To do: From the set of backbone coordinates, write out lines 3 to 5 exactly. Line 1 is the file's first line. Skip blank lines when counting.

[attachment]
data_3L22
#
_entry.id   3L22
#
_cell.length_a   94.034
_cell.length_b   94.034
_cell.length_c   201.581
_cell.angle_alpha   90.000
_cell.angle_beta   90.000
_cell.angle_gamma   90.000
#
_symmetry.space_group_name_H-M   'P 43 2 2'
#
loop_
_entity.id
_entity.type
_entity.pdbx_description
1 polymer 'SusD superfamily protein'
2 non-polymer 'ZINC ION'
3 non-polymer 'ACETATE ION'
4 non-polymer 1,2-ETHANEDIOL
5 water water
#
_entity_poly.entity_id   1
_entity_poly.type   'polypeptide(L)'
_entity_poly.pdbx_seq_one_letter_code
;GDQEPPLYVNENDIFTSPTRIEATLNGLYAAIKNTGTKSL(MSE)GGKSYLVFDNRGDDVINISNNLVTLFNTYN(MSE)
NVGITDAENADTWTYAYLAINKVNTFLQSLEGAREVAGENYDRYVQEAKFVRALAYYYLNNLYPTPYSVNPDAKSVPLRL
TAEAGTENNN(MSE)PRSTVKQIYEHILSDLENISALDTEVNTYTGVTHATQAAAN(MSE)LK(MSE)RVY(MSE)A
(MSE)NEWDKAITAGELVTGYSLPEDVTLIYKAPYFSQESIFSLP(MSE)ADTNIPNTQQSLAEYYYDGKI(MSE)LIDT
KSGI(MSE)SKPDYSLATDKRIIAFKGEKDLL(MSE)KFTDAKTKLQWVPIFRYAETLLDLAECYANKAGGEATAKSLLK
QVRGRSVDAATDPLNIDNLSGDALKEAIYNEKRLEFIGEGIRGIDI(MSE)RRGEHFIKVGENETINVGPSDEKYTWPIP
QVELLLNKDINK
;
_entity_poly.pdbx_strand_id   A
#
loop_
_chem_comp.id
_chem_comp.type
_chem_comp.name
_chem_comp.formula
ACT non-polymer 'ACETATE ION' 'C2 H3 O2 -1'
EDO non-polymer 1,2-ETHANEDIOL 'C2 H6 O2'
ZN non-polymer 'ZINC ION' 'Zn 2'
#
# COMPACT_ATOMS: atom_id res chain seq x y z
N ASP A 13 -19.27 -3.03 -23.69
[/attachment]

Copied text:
_entry.id   3L22
#
_cell.length_a   94.034